References & Resources

Contois, John. “Bucky Harris.”

Corbett, Warren. “Joe Engel.”

Dilberto, Buddy. “Iron-Armed Joe Martina, Pel Ace of 20’s, Is Dead.” New Orleans Times-Picayune, March 23, 1962.

Enders, Eric. 1903-2003: 100 Years of the World Series. New York: Barnes & Noble, 2004.

Leventhal, Josh. The World Series; an Illustrated Encyclopedia of the Fall Classic. New York, Black Dog & Leventhal, 2004.

Frank Jackson writes about baseball, film and history, sometimes all at once. He has has visited 54 major league parks, many of which are still in existence.
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Pepper Martin
4 years ago

The 1924 Washington Senators are also notable for another reason: They feature in the only possible chain where you can go 5 degrees of separation from 19th century baseball to today, with players who were teammates with each other.

This comes about from Nick Altrock, a generally unremarkable pitcher who is noteworthy for being the last active player who played in the 1800’s. Altrock debuted for the 1898 Louisville Colonels, and hung on into his 40’s. He last appeared for the 1924 Senators, throwing 2 innings as a 47-year-old.

Also on those 1924 Senators was Ossie Bluege, mentioned above. Bluege’s final season was for the 1939 Senators, which featured a 19-year old rookie by the name of Early Wynn. Wynn would go on to be a Hall of Famer, finishing off his career with the 1963 Cleveland Indians, a team which featured a 20-year old rookie pitcher by the name of Tommy John. John, of course, was most famous for the surgery named after him, but he was a great pitcher with a long and storied career in his own right, pitching well into his 40’s with the Yankees. His teammate on the 1987-1989 Yankees was a young Al Leiter, who — and nobody seems to remember this — finished off his career back with the Yankees during the 2005 season. Two different players from that 2005 Yankees team are still currently active — Robinson Cano and Melky Cabrera.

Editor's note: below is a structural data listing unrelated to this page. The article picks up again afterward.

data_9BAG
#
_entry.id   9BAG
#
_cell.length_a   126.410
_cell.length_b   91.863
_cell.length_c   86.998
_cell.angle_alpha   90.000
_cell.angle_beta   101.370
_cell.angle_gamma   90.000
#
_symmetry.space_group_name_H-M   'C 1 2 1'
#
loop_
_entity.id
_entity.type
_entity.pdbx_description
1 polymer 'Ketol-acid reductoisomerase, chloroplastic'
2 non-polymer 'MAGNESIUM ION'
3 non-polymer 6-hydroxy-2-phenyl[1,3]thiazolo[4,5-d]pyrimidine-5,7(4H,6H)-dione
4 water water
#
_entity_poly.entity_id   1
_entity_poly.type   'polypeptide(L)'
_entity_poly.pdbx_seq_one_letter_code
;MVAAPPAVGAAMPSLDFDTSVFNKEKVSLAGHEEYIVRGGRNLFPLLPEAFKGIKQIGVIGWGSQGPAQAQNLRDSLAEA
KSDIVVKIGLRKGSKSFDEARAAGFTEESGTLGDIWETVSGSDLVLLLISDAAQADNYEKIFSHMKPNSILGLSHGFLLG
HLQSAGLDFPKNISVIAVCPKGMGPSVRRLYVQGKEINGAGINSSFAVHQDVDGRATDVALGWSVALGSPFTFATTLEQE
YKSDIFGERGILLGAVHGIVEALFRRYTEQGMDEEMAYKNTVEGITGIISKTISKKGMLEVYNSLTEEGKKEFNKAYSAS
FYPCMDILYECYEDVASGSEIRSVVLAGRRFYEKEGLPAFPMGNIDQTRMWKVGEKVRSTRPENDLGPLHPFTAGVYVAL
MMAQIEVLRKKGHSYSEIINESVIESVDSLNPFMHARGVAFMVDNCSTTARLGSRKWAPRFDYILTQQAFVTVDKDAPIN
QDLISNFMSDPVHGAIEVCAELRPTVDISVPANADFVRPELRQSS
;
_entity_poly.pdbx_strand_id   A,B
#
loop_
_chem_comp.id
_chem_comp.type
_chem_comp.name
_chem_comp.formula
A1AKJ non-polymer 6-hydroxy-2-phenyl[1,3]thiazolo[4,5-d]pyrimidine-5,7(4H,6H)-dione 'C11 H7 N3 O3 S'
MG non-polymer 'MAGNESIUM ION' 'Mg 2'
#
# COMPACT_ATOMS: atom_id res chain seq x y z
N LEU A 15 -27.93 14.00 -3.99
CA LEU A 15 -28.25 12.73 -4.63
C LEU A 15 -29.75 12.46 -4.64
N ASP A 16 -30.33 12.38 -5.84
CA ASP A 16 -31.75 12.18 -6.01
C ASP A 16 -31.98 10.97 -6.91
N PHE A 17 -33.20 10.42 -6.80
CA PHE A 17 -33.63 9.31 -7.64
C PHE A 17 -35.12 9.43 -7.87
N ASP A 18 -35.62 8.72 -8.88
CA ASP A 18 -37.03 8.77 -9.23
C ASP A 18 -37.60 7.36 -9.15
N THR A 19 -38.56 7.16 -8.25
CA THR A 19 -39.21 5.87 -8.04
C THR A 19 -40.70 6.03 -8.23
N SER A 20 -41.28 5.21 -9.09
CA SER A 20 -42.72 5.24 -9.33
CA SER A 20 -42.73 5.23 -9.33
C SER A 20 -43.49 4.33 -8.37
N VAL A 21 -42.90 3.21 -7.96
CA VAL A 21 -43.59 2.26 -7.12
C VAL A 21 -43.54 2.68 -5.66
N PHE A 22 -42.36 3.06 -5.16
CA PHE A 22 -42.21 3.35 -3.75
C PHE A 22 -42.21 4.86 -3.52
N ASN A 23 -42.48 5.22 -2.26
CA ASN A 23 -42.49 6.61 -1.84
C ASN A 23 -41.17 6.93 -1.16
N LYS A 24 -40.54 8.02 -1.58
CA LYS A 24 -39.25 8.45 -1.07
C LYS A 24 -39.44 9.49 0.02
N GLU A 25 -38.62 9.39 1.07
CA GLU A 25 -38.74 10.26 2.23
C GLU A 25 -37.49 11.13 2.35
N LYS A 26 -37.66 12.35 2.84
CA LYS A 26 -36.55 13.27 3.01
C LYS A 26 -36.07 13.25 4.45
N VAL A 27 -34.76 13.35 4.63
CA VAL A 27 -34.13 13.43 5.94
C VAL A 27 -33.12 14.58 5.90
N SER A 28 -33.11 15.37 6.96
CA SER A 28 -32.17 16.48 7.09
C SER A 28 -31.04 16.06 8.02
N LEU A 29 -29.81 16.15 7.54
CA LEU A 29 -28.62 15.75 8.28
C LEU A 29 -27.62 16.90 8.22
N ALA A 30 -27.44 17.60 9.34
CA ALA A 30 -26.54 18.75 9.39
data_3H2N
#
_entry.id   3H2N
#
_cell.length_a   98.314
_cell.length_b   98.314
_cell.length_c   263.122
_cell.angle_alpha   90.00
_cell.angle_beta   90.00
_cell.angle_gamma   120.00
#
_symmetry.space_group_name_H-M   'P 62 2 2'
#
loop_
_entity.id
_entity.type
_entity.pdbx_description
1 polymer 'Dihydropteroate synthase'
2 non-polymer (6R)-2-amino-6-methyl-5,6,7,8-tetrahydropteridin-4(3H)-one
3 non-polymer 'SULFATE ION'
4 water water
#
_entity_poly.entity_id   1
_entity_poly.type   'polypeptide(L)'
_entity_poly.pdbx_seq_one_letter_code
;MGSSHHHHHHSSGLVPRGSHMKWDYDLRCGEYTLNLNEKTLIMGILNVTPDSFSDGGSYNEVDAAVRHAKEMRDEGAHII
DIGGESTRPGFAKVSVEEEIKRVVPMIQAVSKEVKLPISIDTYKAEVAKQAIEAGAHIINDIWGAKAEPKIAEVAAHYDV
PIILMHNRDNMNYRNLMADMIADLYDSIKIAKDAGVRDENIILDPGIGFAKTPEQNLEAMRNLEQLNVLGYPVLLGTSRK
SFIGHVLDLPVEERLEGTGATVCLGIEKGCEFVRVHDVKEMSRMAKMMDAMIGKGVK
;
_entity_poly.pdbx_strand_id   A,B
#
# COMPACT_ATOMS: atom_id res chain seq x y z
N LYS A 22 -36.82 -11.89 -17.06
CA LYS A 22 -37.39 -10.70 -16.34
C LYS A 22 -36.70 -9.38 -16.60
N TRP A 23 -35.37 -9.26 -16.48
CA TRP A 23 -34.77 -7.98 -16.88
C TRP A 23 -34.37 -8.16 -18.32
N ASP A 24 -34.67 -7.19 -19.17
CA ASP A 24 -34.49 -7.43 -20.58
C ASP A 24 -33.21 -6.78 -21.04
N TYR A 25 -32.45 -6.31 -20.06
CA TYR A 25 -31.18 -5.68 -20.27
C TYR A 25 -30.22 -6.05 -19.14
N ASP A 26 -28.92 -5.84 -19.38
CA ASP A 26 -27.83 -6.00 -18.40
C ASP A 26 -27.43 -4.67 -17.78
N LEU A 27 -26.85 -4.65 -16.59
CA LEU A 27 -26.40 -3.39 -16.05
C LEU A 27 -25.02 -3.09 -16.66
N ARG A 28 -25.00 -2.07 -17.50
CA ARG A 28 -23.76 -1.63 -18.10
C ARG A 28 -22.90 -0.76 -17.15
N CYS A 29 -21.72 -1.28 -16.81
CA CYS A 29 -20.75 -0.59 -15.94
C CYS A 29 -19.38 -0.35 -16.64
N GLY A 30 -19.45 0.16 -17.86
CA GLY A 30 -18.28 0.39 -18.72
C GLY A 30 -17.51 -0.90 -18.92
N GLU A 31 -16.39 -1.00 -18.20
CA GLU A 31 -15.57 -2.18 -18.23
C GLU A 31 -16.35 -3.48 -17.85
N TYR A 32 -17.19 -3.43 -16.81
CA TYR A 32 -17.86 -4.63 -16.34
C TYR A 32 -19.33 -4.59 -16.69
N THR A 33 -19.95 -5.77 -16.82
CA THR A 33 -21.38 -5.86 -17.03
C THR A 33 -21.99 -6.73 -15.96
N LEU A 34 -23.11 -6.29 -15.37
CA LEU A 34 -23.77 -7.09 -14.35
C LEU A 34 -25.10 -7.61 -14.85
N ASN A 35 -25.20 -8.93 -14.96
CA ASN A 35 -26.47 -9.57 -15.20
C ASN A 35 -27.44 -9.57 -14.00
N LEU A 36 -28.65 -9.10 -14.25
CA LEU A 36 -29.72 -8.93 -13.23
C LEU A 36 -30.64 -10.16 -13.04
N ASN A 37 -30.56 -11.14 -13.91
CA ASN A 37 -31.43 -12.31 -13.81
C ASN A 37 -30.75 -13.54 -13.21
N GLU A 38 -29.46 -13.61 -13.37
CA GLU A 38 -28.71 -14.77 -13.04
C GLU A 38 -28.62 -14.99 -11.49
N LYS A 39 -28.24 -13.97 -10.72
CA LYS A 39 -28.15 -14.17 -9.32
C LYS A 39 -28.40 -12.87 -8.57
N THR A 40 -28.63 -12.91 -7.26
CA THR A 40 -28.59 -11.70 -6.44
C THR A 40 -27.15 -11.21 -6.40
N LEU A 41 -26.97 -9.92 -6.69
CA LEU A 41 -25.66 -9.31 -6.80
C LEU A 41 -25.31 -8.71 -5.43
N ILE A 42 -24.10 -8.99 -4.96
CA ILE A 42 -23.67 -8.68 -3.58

So, starting with those 1898 Louisville Colonels, we have the following chain of teammates which gets you through 122 seasons of baseball to the present day: Nick Altrock -> Ossie Bluege -> Early Wynn -> Tommy John -> Al Leiter -> Cano and Cabrera.

free-range turducken
4 years ago

Having 8 future Hall of Famers playing on the same team is probably a record. Having 7 undeserving future Hall of Famers playing on the same team is an unbreakable record.

Pepper Martin
4 years ago

1930-1933 Yankees had 8 Hall of Famers. In 1933:

Frisch is a deserving Hall of Famer, and you can make decent arguments for Terry and Wilson.

4 years ago

Enjoyed the article, Frank. Thanks for taking the time to write it.